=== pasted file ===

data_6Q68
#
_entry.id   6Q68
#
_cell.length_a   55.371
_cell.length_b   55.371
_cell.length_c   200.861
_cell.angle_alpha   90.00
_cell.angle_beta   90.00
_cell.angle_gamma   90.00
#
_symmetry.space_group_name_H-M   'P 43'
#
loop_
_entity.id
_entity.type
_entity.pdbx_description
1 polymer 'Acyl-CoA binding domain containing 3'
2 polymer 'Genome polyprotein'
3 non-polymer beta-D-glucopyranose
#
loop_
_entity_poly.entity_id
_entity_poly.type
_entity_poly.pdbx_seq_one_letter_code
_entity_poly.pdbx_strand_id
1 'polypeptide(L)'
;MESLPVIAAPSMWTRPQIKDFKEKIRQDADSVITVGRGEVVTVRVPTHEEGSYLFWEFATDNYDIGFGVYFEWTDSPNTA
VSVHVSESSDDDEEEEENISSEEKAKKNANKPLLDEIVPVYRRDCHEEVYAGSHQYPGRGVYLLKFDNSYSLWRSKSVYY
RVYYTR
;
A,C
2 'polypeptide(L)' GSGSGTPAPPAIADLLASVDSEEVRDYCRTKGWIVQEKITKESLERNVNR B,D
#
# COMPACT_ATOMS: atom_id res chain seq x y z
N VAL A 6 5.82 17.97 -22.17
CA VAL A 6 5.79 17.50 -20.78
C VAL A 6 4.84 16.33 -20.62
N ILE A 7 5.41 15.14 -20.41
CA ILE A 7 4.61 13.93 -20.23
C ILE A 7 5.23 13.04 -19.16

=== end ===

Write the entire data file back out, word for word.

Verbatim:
data_6Q68
#
_entry.id   6Q68
#
_cell.length_a   55.371
_cell.length_b   55.371
_cell.length_c   200.861
_cell.angle_alpha   90.00
_cell.angle_beta   90.00
_cell.angle_gamma   90.00
#
_symmetry.space_group_name_H-M   'P 43'
#
loop_
_entity.id
_entity.type
_entity.pdbx_description
1 polymer 'Acyl-CoA binding domain containing 3'
2 polymer 'Genome polyprotein'
3 non-polymer beta-D-glucopyranose
#
loop_
_entity_poly.entity_id
_entity_poly.type
_entity_poly.pdbx_seq_one_letter_code
_entity_poly.pdbx_strand_id
1 'polypeptide(L)'
;MESLPVIAAPSMWTRPQIKDFKEKIRQDADSVITVGRGEVVTVRVPTHEEGSYLFWEFATDNYDIGFGVYFEWTDSPNTA
VSVHVSESSDDDEEEEENISSEEKAKKNANKPLLDEIVPVYRRDCHEEVYAGSHQYPGRGVYLLKFDNSYSLWRSKSVYY
RVYYTR
;
A,C
2 'polypeptide(L)' GSGSGTPAPPAIADLLASVDSEEVRDYCRTKGWIVQEKITKESLERNVNR B,D
#
# COMPACT_ATOMS: atom_id res chain seq x y z
N VAL A 6 5.82 17.97 -22.17
CA VAL A 6 5.79 17.50 -20.78
C VAL A 6 4.84 16.33 -20.62
N ILE A 7 5.41 15.14 -20.41
CA ILE A 7 4.61 13.93 -20.23
C ILE A 7 5.23 13.04 -19.16